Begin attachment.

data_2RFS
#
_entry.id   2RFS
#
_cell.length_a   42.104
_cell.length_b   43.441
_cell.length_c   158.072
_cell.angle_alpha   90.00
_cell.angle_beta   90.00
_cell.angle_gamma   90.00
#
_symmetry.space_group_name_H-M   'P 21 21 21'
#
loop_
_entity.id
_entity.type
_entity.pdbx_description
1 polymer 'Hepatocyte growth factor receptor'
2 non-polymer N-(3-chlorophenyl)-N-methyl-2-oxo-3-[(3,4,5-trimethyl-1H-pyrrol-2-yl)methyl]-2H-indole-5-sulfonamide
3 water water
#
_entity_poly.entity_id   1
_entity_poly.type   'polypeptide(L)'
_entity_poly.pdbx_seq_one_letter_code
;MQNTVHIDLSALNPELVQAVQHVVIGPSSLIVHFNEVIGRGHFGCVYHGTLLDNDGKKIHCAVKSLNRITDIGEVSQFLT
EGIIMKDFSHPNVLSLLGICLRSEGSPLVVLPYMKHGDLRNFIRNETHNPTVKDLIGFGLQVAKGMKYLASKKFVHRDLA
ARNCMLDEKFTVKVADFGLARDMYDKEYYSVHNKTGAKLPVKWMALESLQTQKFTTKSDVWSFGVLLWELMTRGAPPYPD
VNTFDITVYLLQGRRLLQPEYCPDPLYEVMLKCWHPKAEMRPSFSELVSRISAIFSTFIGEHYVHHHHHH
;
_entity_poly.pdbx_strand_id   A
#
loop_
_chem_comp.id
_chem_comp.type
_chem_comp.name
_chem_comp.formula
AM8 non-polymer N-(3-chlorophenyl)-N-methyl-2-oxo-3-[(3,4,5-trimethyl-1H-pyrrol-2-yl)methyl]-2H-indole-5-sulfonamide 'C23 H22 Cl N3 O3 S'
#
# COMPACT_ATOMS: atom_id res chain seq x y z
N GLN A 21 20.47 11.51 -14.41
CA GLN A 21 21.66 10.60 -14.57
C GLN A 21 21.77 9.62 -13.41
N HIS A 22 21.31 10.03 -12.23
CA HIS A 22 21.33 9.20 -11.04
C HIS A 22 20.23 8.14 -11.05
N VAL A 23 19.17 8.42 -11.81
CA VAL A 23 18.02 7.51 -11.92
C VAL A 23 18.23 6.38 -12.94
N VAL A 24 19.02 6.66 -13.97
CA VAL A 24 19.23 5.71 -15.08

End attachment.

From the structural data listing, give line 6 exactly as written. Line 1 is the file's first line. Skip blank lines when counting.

_cell.length_b   43.441